Suicide Prevention Resources

Policy 5141.52: Suicide Prevention


Original Adopted Date: 11/06/2001 | Last Revised Date: 10/12/2021 | Last Reviewed Date: 10/12/2021 


The Governing Board recognizes that suicide is a leading cause of death among youth, prevention is a collective effort that requires stakeholder engagement, and school personnel who regularly interact with students are often in a position to recognize the warning signs of suicide and to offer appropriate referral and/or assistance. In an effort to reduce suicidal behavior, its impact on students and families, and other trauma associated with suicide, the Superintendent or designee shall develop measures, strategies, practices, and supports for suicide prevention, intervention, and postvention.
 In developing policy and procedures for suicide prevention, intervention, and postvention, the Superintendent or designee shall consult with school and community stakeholders, school-employed mental health professionals, suicide prevention experts, and, in developing policy for grades K-6, the county mental health plan.  (Education Code 215)
 School and community stakeholders and school mental health professionals with whom the Superintendent or designee shall consult may include district and school administrators, school counselors, school psychologists, school social workers, school nurses, other staff, parents/guardians and caregivers, students, local health agencies, mental health professionals, community organizations, law enforcement, legal counsel, and/or the district's risk manager or insurance carrier.  The Superintendent or designee may also collaborate with county and/or city governments in an effort to align district policy with any existing community suicide prevention plans.
 Measures and strategies for suicide prevention, intervention, and postvention shall include, but are not limited to:
 1.    Staff development on suicide awareness and prevention for teachers, interns, school counselors, and others who interact with students, including, as appropriate, substitute teachers, coaches, expanded day learning staff, crossing guards, tutors, and volunteers
 2.    Instruction to students in problem-solving, coping, and resiliency skills to promote students' mental, emotional, and social health and well-being, as well as instruction in recognizing and appropriately responding to warning signs of suicidal intent in others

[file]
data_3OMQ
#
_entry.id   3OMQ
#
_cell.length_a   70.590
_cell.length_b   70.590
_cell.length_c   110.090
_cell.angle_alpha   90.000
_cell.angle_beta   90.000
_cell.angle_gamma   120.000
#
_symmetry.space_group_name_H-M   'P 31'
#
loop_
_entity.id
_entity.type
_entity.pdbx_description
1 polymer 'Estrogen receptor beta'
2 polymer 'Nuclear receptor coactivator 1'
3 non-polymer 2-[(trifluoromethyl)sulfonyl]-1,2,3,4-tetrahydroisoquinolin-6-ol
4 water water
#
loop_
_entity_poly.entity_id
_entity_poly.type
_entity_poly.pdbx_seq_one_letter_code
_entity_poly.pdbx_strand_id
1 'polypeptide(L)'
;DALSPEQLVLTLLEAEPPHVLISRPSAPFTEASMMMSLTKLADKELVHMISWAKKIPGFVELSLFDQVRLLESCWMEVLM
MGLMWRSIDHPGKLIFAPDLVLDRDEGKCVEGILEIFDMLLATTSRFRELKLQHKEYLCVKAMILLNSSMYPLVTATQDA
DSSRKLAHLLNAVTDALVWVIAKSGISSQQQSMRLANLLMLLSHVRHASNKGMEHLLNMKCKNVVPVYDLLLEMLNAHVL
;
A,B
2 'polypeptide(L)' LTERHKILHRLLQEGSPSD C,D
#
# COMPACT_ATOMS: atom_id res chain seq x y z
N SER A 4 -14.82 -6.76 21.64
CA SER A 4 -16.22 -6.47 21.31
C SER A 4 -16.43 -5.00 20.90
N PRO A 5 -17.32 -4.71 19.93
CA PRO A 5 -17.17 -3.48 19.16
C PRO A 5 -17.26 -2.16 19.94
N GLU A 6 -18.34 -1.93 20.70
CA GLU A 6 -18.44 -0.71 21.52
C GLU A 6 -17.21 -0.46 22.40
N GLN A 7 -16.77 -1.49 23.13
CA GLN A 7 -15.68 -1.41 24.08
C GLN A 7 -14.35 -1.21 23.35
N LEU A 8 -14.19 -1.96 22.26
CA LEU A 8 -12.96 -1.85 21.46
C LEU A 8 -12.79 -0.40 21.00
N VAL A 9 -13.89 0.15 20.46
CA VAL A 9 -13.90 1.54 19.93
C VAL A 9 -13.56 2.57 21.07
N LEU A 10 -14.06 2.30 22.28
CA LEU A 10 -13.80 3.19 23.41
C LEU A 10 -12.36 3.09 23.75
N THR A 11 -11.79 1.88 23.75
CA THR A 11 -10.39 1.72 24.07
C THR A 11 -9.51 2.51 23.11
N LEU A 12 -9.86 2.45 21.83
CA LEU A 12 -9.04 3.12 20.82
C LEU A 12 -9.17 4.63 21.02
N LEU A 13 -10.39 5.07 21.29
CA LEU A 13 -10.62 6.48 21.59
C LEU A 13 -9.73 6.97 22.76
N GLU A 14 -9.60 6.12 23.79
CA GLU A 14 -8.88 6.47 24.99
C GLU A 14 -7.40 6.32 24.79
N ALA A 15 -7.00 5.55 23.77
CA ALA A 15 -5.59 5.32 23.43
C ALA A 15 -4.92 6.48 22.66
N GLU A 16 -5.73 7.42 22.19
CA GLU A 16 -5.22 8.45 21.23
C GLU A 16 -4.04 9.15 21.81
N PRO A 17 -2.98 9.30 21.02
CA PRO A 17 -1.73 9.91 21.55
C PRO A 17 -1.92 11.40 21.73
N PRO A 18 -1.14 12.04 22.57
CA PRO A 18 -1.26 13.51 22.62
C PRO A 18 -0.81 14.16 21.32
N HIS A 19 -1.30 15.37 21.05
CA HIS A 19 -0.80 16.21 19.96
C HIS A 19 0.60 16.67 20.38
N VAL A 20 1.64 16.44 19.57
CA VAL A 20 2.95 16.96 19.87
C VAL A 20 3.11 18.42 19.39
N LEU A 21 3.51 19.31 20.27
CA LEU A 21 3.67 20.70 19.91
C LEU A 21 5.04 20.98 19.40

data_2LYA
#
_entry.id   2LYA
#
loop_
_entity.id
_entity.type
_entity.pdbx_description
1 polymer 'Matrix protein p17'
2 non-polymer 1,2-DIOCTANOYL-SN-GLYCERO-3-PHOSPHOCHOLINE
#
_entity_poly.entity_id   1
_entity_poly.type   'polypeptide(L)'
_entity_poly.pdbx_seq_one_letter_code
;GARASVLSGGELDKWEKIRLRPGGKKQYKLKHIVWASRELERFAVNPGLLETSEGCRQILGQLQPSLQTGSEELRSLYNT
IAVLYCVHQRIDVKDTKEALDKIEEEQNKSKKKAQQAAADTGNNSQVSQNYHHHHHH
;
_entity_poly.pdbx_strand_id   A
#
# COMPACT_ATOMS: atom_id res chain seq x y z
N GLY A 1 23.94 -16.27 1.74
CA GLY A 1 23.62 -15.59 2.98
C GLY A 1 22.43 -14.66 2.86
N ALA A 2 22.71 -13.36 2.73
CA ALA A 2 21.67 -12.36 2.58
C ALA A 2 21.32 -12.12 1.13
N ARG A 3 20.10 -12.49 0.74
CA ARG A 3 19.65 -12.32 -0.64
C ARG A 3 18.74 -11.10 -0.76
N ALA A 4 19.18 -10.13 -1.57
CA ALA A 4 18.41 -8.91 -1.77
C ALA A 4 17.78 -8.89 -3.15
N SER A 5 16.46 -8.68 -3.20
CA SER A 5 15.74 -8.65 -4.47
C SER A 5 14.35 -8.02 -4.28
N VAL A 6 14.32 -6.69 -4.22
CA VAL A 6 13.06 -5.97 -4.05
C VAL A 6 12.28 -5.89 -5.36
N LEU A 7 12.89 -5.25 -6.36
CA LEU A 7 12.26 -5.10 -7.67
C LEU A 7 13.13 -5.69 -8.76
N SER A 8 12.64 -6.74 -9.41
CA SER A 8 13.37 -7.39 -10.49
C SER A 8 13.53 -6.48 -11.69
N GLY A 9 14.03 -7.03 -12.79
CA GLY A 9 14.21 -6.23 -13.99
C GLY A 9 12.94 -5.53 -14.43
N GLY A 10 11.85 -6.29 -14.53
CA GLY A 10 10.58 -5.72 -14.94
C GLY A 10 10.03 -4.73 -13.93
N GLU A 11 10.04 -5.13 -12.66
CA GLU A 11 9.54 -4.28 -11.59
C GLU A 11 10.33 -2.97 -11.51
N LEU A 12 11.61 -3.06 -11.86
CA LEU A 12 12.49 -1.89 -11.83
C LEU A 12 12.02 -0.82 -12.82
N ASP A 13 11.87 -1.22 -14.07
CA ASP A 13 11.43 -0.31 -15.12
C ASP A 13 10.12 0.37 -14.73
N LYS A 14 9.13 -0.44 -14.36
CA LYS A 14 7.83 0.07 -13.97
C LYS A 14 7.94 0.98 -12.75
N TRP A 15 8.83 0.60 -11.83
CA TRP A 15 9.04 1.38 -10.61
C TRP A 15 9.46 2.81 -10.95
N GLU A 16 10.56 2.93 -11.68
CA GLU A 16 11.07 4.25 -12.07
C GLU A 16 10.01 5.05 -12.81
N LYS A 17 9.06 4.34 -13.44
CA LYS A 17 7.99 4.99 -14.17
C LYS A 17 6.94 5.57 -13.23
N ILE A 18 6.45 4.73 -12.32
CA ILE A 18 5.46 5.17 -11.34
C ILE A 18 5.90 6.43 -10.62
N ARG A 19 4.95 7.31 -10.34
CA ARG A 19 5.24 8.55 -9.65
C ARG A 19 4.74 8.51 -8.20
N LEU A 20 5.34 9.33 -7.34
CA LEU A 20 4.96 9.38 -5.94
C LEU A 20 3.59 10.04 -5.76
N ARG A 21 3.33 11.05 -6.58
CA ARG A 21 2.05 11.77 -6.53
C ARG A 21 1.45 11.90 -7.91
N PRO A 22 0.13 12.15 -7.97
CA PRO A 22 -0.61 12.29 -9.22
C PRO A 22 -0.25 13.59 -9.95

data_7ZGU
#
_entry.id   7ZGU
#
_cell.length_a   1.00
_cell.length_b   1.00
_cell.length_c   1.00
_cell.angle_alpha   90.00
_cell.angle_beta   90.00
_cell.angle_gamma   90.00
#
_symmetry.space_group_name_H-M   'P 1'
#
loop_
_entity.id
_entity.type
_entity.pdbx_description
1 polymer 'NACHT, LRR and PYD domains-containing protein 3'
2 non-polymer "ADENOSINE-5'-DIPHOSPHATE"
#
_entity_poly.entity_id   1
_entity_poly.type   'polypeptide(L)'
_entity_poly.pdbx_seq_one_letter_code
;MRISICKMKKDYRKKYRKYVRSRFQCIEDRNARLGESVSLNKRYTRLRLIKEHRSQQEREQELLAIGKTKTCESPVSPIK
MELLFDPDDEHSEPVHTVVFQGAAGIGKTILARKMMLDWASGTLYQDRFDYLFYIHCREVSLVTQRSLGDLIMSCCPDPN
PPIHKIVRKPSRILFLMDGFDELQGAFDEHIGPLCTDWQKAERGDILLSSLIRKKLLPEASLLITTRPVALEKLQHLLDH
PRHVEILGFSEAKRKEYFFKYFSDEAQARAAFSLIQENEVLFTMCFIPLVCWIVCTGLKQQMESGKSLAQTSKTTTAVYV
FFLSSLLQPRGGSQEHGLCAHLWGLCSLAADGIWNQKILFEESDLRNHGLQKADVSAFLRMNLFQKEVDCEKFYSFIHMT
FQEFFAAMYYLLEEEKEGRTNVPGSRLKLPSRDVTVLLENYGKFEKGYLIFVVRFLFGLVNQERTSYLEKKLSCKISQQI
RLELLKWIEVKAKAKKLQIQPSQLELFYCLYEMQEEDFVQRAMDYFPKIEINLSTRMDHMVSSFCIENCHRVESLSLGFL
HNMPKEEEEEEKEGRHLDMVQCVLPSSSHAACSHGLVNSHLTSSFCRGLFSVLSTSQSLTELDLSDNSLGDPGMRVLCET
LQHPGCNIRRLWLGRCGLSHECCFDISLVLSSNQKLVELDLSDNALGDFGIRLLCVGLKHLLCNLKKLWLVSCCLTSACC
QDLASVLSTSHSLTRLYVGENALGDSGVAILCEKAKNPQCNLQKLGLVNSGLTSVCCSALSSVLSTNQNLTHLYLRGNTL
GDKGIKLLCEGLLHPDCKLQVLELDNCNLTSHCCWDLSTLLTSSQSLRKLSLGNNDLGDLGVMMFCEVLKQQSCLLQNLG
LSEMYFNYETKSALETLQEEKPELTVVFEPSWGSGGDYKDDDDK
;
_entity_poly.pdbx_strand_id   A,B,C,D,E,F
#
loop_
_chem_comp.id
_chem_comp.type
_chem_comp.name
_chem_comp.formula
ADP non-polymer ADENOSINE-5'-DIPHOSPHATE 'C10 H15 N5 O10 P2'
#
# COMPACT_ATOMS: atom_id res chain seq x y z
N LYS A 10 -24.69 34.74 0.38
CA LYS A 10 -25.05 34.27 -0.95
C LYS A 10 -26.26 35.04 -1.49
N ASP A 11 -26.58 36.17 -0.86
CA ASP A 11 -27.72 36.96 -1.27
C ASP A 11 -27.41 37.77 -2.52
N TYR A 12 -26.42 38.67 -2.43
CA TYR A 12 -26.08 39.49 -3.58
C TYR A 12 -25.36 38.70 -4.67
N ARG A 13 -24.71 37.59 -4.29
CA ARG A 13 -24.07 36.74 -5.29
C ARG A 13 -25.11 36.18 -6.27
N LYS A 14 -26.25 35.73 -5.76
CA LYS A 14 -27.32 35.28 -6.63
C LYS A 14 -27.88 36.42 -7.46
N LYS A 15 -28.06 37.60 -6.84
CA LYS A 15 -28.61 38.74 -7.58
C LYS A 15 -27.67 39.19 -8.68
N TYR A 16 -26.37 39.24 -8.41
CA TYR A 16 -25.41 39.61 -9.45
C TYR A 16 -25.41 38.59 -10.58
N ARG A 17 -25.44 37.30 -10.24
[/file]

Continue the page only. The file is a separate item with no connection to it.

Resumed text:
3.    Methods for promoting a positive school climate that enhances students' feelings of connectedness with the school and that is characterized by caring staff and harmonious interrelationships among students
 4.    The review of materials and resources used in awareness efforts and communications to ensure they align with best practices for safe and effective messaging about suicide
 5.    The provision of information to parents/guardians and caregivers regarding risk and protective factors, warning signs of suicide, the severity of the suicide problem among youth, the district's suicide prevention curriculum, the district's suicide prevention policy and procedures, basic steps for helping suicidal youth, the importance of communicating with appropriate staff if suicide risk is present or suspected, access to suicide prevention training, and/or school and community resources that can help youth in crisis
 6.    Encouragement for students to notify appropriate school personnel or other adults when they are experiencing thoughts of suicide or when they suspect or have knowledge of another student's suicidal intentions
 7.    Crisis intervention procedures for addressing suicide threats or attempts
 8.    Counseling and other postvention strategies for helping students, staff, and others cope in the aftermath of a student's suicide